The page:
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Bosque de Pinos
Bosque de Pinos
Bosque de los Pinos was created in 1769 when floods caused the Río Grande to change course approximately two miles to the west, cutting off pieces of the Sedillo and Gutiérrez grants. The tract eventually came into the hands of Francisco Xavier Chávez, who built a hacienda on the property that was occupied by his son, José Mariano, in the late 1830s. After the death of José Mariano Chávez, his widow married trader Henry Connelly, a territorial governor during the Civil War (Taylor 1989:19-21). Taylor located the hacienda on the east side of New Mexico Highway 47 between Abo and Pine Streets in modern Bosque Farms (Taylor 1989:19-21).
The caravan bringing Wislizenus stopped at “Bosque, or Alamos, de Pinos,” five miles south of Isleta pueblo, New Mexico, and a mile east of the Río Grande after crossing some difficult sand hills on 21 July 1846. Wislizenus also described the hacienda of Mariano Chávez’s widow, two miles south of Bosque de los Pinos and one mile north of Peralta. He called it the largest which he had seen in that region. Its large fields and pastures were walled and irrigated and its quarters reminded him of plantations in the southern United States (Wislizenus 1848:35). For the distance estimates of Wislizenus to make sense, even as somewhat long, his Bosque de Pinos had to have been northwest of North Bosque Loop. His route from Isleta stayed away from the river in the sand hills, perhaps going near Chical, and then turning to the camp one mile from the river and still two miles, more or less, from the Chávez home.
In October 1846, Susan Shelby Magoffin camped in a grove of cottonwoods belonging to the Chávez family after leaving a pueblo that could only have been Isleta. The next morning she went on to visit the “widow of Don Mariano Chaviz.” Magoffin described the luxurious Chávez home in some detail (Drumm 1926:202). In 1855, W.W.H. Davis wrote that “about a mile below Doctor Connelly’s we passed what is known as the bosque, a large tract of fine timber, mostly cottonwood, something very rare in New Mexico” (Davis 1938:197). Given that Davis placed the bosque south of Los Pinos while Wislizenus and Magoffin had it to the north of the hacienda it may be assumed that the entire area was known for its forest.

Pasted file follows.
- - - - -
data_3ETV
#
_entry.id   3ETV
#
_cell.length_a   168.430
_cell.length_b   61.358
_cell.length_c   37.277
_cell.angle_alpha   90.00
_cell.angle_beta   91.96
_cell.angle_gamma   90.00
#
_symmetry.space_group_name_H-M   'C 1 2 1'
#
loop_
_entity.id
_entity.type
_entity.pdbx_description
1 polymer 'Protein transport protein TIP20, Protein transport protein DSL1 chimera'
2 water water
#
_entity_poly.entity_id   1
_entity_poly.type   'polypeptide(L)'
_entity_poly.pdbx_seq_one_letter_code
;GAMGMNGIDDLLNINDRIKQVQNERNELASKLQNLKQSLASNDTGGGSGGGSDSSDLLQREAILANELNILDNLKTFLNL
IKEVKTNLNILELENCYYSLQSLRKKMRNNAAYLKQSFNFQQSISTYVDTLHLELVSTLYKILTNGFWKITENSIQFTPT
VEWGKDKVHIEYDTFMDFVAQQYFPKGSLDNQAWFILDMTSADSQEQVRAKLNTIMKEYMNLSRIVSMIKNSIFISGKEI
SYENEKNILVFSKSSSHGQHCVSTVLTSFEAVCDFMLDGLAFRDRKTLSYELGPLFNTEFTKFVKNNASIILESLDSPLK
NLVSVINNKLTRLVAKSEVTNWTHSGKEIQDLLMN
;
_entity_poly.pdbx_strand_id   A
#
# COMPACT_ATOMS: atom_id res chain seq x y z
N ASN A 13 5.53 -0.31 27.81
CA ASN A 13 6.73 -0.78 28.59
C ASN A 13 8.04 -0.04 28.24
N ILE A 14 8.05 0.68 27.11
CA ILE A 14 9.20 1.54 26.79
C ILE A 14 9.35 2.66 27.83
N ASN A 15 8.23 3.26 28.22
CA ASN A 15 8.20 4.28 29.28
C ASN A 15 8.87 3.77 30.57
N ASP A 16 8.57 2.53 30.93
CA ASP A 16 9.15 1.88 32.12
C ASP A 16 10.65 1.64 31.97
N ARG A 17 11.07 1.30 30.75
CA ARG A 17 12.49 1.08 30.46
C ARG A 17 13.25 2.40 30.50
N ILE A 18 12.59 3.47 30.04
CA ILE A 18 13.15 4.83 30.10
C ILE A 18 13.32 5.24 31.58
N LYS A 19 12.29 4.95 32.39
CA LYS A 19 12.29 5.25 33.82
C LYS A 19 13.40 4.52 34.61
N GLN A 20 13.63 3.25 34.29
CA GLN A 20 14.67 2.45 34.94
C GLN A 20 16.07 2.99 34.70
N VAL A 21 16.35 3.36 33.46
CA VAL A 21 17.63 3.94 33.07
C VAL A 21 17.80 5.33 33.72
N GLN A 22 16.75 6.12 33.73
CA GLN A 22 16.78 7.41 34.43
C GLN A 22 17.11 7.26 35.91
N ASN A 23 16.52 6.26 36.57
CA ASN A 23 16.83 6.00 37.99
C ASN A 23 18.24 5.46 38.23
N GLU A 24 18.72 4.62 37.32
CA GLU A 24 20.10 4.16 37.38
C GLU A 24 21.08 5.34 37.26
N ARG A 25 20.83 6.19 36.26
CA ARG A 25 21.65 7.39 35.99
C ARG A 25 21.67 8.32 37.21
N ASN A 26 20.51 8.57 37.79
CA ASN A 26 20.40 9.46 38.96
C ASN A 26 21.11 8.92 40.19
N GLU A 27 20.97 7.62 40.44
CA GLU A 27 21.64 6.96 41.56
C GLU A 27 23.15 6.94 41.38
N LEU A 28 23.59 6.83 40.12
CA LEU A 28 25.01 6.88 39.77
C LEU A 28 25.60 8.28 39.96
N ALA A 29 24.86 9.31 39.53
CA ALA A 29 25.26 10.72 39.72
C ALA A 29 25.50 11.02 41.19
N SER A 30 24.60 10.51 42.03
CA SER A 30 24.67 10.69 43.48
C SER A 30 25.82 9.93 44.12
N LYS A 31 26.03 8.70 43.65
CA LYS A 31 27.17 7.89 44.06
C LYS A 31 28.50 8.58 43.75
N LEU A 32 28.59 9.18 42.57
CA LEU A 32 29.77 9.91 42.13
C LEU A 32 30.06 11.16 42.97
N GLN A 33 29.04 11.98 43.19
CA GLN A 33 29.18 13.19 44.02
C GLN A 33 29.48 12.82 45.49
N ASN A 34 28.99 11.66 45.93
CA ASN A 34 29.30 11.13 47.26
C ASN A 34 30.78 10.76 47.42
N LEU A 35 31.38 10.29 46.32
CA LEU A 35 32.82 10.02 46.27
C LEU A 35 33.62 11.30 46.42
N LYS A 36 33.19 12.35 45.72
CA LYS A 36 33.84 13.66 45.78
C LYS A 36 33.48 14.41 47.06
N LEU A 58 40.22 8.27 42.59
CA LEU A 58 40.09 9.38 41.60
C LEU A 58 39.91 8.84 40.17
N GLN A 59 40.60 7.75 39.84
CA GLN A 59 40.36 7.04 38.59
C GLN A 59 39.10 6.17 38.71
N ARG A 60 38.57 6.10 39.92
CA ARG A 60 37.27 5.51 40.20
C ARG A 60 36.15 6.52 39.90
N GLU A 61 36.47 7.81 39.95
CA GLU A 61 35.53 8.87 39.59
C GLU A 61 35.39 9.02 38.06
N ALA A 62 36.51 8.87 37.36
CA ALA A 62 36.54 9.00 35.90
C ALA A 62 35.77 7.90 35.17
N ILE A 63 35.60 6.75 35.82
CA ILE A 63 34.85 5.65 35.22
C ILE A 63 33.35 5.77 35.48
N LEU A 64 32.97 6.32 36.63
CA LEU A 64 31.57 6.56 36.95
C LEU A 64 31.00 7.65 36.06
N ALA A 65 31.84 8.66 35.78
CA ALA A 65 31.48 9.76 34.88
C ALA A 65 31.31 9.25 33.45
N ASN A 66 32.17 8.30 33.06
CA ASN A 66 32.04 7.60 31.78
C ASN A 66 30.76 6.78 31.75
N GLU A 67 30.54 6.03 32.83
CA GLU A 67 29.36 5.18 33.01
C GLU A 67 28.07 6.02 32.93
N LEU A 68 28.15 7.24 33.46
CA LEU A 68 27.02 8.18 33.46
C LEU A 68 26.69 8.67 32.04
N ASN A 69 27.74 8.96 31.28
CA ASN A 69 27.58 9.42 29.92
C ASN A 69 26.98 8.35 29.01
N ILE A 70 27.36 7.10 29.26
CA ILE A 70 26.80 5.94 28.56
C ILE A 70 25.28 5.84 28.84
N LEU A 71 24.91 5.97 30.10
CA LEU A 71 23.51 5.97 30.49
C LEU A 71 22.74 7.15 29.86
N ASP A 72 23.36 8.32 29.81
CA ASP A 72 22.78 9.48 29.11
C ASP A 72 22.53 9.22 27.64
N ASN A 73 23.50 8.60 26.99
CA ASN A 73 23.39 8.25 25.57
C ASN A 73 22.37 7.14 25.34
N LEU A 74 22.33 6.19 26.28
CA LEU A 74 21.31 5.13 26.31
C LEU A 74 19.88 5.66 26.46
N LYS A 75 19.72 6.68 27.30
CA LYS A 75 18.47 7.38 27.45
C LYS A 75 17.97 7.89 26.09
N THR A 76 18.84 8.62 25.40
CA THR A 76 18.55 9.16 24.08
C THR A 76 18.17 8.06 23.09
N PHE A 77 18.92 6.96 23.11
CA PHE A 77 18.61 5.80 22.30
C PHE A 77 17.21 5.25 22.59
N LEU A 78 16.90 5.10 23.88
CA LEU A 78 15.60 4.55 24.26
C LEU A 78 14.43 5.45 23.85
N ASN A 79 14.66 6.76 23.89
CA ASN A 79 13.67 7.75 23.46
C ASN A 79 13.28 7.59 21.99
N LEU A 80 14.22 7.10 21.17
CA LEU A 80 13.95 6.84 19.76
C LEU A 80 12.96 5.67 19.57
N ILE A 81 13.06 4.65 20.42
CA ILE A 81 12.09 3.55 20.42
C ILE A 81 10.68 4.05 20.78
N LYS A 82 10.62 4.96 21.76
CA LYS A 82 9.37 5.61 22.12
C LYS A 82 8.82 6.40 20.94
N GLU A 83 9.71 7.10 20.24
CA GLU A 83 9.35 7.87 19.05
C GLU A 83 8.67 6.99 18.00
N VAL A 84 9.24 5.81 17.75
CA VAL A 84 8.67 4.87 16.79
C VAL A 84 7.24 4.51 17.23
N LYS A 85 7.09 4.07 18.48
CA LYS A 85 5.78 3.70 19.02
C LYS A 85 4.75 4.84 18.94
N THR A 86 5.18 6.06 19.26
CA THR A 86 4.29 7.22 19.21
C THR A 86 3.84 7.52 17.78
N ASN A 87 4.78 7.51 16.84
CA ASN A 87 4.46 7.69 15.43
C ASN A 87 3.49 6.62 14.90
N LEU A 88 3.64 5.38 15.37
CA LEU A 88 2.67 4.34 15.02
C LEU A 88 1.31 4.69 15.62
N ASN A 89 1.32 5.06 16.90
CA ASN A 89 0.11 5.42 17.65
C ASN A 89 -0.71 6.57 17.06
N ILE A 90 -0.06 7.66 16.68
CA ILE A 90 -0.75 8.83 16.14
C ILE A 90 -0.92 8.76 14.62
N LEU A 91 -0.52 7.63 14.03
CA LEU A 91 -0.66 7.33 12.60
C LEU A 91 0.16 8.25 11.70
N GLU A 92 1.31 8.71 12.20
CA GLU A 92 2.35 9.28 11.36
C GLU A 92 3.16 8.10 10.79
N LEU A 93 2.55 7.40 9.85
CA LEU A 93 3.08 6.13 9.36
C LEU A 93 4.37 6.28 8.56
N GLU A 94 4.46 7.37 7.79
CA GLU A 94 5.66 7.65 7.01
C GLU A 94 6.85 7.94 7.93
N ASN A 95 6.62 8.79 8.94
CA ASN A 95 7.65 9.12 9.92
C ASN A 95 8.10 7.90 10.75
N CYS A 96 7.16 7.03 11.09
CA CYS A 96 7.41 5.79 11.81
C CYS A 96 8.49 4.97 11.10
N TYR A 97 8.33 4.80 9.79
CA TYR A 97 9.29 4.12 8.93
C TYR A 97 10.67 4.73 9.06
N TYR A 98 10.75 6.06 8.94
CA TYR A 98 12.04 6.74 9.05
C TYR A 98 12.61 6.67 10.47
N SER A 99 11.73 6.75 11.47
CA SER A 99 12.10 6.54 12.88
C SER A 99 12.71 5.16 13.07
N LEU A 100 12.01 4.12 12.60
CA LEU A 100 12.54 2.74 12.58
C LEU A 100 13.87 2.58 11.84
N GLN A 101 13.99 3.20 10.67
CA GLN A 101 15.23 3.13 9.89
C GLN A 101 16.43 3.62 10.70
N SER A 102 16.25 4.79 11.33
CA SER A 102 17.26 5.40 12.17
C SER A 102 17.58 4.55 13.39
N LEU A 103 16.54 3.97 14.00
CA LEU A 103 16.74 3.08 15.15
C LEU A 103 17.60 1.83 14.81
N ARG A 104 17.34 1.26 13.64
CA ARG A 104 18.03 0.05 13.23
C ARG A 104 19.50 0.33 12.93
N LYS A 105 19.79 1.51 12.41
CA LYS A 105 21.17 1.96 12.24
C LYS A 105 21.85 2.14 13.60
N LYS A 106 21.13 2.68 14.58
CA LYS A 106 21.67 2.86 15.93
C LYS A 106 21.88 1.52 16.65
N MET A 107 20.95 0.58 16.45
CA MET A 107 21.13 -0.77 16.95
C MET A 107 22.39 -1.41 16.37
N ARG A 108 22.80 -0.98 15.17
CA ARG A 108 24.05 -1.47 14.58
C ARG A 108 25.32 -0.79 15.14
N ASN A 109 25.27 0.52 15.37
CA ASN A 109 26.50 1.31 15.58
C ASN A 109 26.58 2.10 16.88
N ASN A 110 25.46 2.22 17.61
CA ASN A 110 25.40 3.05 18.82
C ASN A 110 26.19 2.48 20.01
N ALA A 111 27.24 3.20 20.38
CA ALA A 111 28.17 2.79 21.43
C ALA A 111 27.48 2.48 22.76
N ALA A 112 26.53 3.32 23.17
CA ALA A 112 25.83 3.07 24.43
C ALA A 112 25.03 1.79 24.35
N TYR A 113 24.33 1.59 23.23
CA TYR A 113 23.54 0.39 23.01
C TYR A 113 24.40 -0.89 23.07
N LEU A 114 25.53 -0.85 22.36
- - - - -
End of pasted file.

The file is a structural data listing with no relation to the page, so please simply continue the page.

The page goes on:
The minor, but locally famous, Civil War Battle of Peralta took place there on 15 April 1862 when Union forces besieged a Confederate unit in the Chávez/Connelly hacienda. A small skirmish also occurred away from the hacienda, between West Bosque Loop and the river, when a Confederate relief column was turned back as they attempted to cross the river (Alberts 1983:369-374).
After the Battle of Peralta the United States used Los Pinos as a supply depot and a military post. Maps and photographs of Los Pinos show the road between Albuquerque and Peralta running through the middle of the post of Los Pinos (Miller 1987:2,18). Evidently, then, the modern highway generally follows the colonial road and the bulk of the estancia was located to its east.